CEO Rudi Jansen is especially keen for the money to be used to upgrade the so-called last mile of copper cables that connect customers to Telkom’s network.
He says the network has fallen into disrepair and needs work if it’s to be used to deliver the next-generation of broadband applications over fixed lines.
Jansen says Telkom could do with a big cash injection to get its network into shape to cope with increased demand from broadband subscribers.
“With proper regulations and pricing in place there is no reason Telkom should not be given the money,” he says. Jansen says he is lobbying in political circles for the money to be given to Telkom.
The universal service fund, which is administered by the Universal Service & Access Agency of SA (Usaasa), is believed to have more than R1bn in its coffers, contributed by telecommunications operators over a period of years dating back to the 1990s.
The money is meant to be used to facilitate the roll-out of telecoms infrastructure in underserviced and rural parts of SA but has remained largely untapped for years.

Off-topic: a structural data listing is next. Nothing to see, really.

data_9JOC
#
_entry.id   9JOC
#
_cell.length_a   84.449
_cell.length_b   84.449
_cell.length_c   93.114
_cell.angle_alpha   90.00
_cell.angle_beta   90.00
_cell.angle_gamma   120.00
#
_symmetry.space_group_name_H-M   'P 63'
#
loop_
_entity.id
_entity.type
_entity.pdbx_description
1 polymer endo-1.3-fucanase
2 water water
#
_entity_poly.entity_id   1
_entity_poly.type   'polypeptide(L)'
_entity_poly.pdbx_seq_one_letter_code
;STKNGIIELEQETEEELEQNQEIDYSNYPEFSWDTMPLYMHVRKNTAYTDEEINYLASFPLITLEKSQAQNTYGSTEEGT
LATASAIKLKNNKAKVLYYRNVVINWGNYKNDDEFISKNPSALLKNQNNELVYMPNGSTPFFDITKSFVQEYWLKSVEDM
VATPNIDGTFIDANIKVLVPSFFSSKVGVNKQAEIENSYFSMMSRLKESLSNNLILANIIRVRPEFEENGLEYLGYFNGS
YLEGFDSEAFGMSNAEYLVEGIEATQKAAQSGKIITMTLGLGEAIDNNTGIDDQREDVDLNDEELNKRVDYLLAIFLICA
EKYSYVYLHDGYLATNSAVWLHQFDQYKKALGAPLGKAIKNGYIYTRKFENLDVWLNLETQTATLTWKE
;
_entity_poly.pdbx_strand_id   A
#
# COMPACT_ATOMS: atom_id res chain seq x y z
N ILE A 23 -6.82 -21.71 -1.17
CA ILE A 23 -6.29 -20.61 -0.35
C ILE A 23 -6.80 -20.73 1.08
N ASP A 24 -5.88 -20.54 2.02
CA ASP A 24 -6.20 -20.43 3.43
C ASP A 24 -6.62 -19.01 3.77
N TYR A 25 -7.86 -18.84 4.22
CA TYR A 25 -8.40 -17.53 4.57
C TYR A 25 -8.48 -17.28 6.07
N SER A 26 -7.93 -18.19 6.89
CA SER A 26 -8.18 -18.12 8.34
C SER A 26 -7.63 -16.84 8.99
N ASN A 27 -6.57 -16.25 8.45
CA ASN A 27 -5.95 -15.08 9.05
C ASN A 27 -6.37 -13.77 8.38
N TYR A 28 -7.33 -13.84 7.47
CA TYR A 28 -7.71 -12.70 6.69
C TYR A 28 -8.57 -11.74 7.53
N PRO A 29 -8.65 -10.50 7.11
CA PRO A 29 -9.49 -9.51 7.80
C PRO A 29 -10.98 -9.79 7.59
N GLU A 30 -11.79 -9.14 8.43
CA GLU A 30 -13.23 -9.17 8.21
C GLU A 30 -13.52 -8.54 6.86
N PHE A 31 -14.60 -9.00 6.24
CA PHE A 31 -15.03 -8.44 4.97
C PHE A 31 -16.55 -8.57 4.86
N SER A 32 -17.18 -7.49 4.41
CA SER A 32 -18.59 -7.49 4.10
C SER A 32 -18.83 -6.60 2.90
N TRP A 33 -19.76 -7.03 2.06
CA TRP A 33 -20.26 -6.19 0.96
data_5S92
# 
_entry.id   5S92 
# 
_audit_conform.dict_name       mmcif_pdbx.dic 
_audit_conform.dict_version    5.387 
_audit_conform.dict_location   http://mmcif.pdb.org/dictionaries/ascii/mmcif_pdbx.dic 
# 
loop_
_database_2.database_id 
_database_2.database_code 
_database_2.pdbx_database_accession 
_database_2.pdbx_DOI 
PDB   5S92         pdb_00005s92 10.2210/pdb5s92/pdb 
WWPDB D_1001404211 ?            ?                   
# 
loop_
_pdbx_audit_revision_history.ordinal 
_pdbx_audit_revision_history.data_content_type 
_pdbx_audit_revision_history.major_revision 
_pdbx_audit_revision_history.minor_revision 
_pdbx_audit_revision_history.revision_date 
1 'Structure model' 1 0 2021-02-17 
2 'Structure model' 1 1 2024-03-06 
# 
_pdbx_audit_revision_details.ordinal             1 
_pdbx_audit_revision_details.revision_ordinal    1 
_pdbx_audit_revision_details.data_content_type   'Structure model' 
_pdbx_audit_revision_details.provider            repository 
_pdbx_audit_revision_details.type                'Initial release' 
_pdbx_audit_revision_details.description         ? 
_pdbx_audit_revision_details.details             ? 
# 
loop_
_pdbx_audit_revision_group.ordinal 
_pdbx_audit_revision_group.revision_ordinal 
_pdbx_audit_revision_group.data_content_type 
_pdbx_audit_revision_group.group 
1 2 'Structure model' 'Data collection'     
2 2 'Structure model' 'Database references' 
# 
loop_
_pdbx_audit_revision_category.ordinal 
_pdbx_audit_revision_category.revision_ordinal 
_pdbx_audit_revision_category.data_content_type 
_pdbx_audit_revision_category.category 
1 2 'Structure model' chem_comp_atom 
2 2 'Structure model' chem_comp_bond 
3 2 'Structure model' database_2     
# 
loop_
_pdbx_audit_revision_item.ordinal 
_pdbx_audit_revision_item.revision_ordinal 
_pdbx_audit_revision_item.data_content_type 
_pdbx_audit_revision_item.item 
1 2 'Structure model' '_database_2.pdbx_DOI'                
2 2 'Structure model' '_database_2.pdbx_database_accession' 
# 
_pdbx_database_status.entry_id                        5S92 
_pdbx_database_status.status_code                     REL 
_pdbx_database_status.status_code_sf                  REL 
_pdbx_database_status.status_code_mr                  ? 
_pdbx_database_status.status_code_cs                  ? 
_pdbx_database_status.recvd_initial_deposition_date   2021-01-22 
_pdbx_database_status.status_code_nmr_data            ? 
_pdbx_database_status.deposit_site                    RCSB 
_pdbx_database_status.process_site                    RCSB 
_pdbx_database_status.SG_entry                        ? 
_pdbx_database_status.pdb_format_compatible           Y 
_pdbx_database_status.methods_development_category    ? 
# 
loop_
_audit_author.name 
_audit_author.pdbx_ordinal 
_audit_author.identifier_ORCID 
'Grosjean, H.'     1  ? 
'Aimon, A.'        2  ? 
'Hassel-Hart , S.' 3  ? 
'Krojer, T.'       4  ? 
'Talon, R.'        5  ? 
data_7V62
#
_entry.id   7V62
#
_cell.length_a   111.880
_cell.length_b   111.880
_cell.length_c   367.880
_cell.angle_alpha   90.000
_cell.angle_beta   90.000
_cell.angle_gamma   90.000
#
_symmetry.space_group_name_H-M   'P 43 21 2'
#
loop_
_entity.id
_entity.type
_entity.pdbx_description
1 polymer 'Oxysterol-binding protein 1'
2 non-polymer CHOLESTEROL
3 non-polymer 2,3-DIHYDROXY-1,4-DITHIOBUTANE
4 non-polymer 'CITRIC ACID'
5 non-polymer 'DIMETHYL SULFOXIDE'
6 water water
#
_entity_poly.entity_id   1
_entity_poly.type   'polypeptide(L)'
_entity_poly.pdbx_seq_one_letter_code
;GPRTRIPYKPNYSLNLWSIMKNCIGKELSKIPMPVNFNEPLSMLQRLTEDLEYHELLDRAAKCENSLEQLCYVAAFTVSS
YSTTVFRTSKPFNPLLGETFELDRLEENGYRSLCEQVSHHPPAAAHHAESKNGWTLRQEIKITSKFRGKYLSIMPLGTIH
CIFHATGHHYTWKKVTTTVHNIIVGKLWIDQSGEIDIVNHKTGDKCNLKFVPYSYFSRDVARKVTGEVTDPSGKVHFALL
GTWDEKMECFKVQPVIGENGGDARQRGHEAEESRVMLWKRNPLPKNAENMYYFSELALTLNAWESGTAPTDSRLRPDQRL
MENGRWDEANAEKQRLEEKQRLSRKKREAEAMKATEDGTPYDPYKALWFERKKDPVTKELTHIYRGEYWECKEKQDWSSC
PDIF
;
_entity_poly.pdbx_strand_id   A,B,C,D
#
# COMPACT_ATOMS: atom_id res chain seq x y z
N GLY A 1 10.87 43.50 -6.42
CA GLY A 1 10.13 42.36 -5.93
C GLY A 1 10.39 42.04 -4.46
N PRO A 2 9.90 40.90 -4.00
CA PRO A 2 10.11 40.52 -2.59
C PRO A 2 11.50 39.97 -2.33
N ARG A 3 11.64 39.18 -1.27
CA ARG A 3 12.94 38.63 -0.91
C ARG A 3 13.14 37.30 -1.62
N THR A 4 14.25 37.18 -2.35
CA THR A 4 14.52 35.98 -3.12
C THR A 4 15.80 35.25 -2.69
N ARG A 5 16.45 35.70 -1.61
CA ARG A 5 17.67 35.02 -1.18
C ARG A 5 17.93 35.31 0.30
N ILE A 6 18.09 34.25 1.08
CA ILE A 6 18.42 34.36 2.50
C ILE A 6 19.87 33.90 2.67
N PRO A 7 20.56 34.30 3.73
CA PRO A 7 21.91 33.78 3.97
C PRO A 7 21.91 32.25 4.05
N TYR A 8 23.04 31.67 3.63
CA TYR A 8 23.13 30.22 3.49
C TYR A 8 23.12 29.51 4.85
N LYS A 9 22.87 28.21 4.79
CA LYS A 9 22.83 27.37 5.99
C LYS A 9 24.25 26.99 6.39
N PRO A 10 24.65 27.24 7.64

However, Usaasa, which has come under fire for not doing more to spend the cash, has recently promised to start disbursing more of it.
Jansen says that the money should be used to help Telkom make good on its network capacity promises. “Who else will get the capacity to the public?” he asks.
MWeb will have a tough time convincing government and many of the companies, other than Telkom, that have contributed to the fund over the years that handing the money to the fixed-line operator is a good idea.
Already, the department of communications has earmarked about R400m of the fund for subsidisation of digital set-top boxes for broadcasting, provoking uproar from Telkom and other telecoms companies that have contributed to the fund.
They argue it should be ploughed back into telecoms, not spent on broadcasting. Broadcasters, they argue, haven’t contributed to the fund and so shouldn’t benefit from it.
Jansen says Telkom is a deserving cause, provided the money is used correctly and its network tightly regulated.
Telkom has just begun an upgrade of all its local exchanges that will eventually result in many of its customers migrating to 10Mbit/s connections.
But some customers have asked to have their line speeds reduced because the infrastructure can’t cope. In some instances, it made the lines slower than before the upgrade, Jansen says. — Candice Jones, TechCentral